One of the major criticisms of observational studies examining risk factors for childhood obesity is unmeasured confounding. We examined the associations between breastfeeding initiation, cesarean delivery, prenatal smoking, and gestational diabetes mellitus (GDM) with childhood obesity using both a traditional observational approach and a sibling-pair design with family fixed effects.
We used data from the Linked the Collecting Electronic Nutrition Trajectory Data Using e-Records of Youth (CENTURY) Study, a clinical database created through the linkage of well-child visits with children's birth certificates, with obesity measured at 2 (N = 55,058) and 5 (N = 43,894) years of age. We conducted three sets of regression models: (1) full sample to examine the adjusted association between each risk factor and obesity with clustering by family; (2) rerun only among siblings with clustering by family; and (3) fixed effects analysis among siblings.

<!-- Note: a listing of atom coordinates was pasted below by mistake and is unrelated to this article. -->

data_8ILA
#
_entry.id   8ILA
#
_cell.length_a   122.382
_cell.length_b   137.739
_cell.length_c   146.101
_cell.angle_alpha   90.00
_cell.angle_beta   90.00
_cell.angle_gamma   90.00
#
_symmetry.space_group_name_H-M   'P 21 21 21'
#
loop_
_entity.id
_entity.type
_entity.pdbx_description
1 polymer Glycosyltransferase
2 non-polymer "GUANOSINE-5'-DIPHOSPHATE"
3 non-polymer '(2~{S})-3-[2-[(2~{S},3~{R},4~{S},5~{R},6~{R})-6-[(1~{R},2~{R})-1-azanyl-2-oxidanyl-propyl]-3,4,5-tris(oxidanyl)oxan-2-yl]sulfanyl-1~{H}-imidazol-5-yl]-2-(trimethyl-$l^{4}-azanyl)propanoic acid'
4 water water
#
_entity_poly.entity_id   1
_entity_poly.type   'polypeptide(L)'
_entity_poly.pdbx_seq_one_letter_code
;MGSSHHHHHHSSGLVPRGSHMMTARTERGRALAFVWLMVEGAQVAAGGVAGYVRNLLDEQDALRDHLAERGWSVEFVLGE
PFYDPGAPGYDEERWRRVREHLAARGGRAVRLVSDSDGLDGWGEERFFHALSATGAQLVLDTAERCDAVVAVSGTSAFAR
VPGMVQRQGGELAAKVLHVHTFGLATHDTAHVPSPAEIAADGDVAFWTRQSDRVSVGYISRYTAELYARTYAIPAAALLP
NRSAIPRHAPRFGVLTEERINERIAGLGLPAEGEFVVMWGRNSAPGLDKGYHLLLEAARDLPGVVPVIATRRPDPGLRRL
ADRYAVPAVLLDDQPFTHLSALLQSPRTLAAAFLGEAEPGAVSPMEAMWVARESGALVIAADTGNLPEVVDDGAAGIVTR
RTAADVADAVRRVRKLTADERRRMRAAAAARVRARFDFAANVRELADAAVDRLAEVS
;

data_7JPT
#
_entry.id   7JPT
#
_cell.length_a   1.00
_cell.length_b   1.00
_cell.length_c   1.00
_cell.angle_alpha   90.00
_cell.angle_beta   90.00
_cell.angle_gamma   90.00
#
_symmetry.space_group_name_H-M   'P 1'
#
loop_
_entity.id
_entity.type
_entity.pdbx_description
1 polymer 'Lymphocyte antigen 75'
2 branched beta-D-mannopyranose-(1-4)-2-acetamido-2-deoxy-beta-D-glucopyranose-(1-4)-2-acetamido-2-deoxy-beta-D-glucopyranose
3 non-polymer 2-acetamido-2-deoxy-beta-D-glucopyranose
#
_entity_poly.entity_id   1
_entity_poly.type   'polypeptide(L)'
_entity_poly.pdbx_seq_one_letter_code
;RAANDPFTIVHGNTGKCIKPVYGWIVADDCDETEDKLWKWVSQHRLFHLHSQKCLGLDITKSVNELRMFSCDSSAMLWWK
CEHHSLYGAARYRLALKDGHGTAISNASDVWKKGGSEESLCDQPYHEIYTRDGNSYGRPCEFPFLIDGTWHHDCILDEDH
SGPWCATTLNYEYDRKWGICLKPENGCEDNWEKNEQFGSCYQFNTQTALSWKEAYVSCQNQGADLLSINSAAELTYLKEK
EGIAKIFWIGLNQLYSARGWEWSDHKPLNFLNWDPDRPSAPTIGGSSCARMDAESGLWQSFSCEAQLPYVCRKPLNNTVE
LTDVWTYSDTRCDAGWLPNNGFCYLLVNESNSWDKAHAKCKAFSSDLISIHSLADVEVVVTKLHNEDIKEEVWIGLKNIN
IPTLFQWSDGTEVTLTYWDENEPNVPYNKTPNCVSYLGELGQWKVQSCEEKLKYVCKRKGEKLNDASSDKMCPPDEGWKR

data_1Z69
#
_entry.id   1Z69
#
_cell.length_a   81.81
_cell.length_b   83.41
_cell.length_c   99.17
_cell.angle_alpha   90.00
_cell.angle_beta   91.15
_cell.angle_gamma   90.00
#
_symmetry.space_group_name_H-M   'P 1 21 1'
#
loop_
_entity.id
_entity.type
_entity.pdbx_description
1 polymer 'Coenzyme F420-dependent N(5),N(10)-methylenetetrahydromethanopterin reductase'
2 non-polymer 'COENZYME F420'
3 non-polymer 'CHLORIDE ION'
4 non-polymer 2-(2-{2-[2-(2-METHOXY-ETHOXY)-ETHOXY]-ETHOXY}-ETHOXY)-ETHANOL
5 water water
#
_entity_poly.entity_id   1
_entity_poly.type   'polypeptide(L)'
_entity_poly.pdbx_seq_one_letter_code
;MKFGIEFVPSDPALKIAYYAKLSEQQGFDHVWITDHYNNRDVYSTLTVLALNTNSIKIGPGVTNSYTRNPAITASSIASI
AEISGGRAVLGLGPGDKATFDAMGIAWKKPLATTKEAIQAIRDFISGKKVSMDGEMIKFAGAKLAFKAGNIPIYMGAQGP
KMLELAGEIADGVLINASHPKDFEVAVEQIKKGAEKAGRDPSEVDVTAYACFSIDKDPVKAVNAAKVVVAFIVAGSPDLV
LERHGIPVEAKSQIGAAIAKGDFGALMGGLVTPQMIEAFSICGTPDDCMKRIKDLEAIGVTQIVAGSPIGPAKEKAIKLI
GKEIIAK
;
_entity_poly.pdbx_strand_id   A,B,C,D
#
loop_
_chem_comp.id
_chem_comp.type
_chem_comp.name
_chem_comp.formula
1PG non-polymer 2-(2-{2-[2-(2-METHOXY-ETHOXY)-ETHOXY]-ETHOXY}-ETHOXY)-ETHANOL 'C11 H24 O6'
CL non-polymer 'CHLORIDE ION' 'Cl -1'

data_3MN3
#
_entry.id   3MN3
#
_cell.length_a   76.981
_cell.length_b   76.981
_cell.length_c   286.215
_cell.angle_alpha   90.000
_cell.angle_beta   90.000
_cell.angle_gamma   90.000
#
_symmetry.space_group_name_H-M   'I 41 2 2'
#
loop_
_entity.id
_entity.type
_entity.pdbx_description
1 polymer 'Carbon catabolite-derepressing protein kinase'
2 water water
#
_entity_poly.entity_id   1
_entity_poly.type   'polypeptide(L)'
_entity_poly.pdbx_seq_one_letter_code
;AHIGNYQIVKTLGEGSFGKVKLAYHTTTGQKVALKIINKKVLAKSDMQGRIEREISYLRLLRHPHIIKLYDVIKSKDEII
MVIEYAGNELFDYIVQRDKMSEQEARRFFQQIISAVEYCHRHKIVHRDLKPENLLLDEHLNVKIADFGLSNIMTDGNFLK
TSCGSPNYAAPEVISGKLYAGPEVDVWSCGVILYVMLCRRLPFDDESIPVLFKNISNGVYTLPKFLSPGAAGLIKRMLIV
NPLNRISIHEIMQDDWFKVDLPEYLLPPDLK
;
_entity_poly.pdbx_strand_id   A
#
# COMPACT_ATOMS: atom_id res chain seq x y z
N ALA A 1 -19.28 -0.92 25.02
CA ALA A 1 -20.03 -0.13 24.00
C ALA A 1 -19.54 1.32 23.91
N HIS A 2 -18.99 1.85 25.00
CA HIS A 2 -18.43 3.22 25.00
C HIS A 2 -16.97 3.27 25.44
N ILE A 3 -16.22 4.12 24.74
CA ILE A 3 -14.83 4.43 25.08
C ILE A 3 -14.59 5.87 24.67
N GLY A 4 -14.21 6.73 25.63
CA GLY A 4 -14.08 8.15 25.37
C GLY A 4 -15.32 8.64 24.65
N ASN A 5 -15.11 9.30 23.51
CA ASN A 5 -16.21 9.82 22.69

Across risk factors, 30%-39% of children had siblings. In the full sample, breastfeeding initiation was associated with a lower BMI z-score, while cesarean delivery and smoking during pregnancy were associated with a higher BMI z-score. Effect sizes were consistent in models with siblings only. However, in the fixed effects models, the coefficients attenuated and were no longer significant for each of these risk factors. We found no association between GDM and child BMI z-score in any of the models. Results were consistent for childhood obesity as a dichotomous measure and at 5 years of age.
Our findings suggest that unmeasured genetic, environmental, and familial factors are likely confounding associations between breastfeeding, cesarean delivery, prenatal smoking, and GDM with childhood obesity in observational studies.